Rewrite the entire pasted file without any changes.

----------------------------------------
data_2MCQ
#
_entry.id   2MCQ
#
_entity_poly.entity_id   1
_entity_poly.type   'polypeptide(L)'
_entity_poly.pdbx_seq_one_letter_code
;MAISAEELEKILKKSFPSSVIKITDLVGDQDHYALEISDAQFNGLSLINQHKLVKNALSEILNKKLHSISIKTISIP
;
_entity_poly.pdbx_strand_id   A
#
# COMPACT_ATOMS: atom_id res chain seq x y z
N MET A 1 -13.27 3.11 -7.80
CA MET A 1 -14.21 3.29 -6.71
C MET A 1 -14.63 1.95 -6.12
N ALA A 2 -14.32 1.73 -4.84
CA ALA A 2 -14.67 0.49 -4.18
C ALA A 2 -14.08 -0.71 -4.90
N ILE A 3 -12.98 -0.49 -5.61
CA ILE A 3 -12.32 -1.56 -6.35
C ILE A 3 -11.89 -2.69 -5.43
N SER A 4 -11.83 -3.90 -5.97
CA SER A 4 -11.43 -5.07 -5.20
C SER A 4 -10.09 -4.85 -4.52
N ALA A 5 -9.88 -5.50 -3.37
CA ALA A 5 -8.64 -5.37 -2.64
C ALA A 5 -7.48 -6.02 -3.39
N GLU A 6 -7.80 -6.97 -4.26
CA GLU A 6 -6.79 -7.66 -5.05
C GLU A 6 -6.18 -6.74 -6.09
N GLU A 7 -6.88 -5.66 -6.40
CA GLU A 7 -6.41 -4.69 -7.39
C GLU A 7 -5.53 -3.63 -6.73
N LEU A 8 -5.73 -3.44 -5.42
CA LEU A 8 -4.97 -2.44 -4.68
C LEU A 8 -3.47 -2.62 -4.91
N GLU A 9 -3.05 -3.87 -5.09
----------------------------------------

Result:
data_2MCQ
#
_entry.id   2MCQ
#
_entity_poly.entity_id   1
_entity_poly.type   'polypeptide(L)'
_entity_poly.pdbx_seq_one_letter_code
;MAISAEELEKILKKSFPSSVIKITDLVGDQDHYALEISDAQFNGLSLINQHKLVKNALSEILNKKLHSISIKTISIP
;
_entity_poly.pdbx_strand_id   A
#
# COMPACT_ATOMS: atom_id res chain seq x y z
N MET A 1 -13.27 3.11 -7.80
CA MET A 1 -14.21 3.29 -6.71
C MET A 1 -14.63 1.95 -6.12
N ALA A 2 -14.32 1.73 -4.84
CA ALA A 2 -14.67 0.49 -4.18
C ALA A 2 -14.08 -0.71 -4.90
N ILE A 3 -12.98 -0.49 -5.61
CA ILE A 3 -12.32 -1.56 -6.35
C ILE A 3 -11.89 -2.69 -5.43
N SER A 4 -11.83 -3.90 -5.97
CA SER A 4 -11.43 -5.07 -5.20
C SER A 4 -10.09 -4.85 -4.52
N ALA A 5 -9.88 -5.50 -3.37
CA ALA A 5 -8.64 -5.37 -2.64
C ALA A 5 -7.48 -6.02 -3.39
N GLU A 6 -7.80 -6.97 -4.26
CA GLU A 6 -6.79 -7.66 -5.05
C GLU A 6 -6.18 -6.74 -6.09
N GLU A 7 -6.88 -5.66 -6.40
CA GLU A 7 -6.41 -4.69 -7.39
C GLU A 7 -5.53 -3.63 -6.73
N LEU A 8 -5.73 -3.44 -5.42
CA LEU A 8 -4.97 -2.44 -4.68
C LEU A 8 -3.47 -2.62 -4.91
N GLU A 9 -3.05 -3.87 -5.09